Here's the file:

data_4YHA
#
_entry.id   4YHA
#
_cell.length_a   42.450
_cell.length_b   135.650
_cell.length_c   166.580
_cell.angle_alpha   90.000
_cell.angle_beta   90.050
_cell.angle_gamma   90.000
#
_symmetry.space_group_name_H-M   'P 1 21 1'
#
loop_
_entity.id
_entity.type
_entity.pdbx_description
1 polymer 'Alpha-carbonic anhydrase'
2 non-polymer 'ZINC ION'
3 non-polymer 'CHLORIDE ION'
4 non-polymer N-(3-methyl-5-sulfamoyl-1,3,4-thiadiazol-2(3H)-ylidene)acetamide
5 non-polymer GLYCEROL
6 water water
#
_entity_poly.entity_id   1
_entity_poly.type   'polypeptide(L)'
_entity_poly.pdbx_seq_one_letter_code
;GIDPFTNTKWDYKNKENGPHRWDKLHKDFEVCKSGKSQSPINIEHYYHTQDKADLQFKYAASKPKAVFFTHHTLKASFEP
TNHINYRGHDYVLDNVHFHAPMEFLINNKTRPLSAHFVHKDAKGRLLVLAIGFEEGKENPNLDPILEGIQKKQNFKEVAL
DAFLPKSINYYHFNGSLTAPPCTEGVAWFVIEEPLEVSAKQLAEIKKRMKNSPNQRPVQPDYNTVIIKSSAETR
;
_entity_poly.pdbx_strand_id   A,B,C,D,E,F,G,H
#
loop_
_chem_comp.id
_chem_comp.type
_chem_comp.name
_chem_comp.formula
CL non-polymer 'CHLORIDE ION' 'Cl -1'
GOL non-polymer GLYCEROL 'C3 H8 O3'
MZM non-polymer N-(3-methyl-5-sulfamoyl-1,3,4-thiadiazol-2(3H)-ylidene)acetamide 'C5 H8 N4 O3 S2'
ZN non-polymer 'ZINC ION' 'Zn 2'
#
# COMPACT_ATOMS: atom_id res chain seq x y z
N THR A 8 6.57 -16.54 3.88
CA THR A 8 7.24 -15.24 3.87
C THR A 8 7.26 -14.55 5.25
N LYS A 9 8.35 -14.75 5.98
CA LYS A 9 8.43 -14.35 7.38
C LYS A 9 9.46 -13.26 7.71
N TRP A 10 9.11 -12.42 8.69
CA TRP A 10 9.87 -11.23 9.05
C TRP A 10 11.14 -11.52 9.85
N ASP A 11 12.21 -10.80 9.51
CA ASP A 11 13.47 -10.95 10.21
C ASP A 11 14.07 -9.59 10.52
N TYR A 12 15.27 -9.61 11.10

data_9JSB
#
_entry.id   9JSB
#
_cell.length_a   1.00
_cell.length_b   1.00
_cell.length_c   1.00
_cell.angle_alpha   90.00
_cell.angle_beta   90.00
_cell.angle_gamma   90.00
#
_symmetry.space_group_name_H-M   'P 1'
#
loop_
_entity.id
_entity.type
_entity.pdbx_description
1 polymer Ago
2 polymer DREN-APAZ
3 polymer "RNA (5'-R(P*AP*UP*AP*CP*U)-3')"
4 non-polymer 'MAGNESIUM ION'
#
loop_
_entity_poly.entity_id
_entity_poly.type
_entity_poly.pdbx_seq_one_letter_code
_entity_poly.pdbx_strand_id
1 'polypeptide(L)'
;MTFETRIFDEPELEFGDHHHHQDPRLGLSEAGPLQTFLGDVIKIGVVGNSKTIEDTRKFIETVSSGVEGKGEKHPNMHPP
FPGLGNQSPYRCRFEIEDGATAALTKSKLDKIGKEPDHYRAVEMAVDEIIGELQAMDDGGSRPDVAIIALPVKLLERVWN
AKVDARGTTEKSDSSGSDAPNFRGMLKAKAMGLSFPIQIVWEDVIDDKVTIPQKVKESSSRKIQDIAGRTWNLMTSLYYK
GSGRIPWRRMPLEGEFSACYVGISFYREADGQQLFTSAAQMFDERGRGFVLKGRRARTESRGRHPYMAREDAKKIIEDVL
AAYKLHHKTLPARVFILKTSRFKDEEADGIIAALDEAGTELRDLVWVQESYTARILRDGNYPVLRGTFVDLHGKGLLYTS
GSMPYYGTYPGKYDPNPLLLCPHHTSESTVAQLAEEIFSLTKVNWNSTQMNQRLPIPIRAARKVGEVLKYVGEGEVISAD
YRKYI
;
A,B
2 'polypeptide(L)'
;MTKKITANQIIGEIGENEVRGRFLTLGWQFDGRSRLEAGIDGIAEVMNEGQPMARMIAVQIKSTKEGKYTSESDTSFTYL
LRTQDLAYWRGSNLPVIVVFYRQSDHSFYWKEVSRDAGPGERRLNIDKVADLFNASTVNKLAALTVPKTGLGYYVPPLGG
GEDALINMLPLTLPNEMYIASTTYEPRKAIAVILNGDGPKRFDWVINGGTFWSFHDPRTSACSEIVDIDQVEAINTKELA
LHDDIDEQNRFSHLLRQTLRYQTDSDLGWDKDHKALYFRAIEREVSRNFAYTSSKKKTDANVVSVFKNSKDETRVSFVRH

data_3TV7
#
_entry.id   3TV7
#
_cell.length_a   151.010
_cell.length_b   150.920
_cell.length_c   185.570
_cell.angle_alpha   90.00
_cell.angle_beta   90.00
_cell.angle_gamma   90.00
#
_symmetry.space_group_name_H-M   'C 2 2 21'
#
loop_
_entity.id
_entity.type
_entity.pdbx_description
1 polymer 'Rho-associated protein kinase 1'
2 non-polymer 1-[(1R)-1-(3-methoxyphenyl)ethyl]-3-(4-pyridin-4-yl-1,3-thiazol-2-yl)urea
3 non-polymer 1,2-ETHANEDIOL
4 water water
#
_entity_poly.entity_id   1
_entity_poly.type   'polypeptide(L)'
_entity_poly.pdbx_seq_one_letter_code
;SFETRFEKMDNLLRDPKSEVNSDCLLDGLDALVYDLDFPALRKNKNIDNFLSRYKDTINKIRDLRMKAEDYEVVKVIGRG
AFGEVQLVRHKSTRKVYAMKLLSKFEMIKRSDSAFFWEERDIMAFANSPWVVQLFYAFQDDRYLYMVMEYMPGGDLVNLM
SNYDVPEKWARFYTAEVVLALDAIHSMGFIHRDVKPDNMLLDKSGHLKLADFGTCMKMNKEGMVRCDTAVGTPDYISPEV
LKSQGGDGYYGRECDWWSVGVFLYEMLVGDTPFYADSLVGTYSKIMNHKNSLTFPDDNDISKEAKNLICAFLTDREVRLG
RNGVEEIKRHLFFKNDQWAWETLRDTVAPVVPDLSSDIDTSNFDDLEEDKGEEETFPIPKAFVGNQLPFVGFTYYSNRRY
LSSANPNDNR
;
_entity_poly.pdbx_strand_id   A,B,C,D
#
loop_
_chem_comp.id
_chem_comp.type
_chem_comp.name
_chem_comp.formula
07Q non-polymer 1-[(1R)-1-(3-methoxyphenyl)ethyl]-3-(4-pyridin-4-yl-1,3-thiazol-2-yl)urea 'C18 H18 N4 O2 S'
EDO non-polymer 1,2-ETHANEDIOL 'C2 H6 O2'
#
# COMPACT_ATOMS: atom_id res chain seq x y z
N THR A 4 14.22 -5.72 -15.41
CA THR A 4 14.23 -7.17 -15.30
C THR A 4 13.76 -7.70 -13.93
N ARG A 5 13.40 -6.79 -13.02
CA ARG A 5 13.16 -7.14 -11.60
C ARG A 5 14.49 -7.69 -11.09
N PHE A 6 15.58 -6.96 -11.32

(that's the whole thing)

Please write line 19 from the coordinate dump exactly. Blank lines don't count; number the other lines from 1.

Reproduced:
2 non-polymer 'ZINC ION'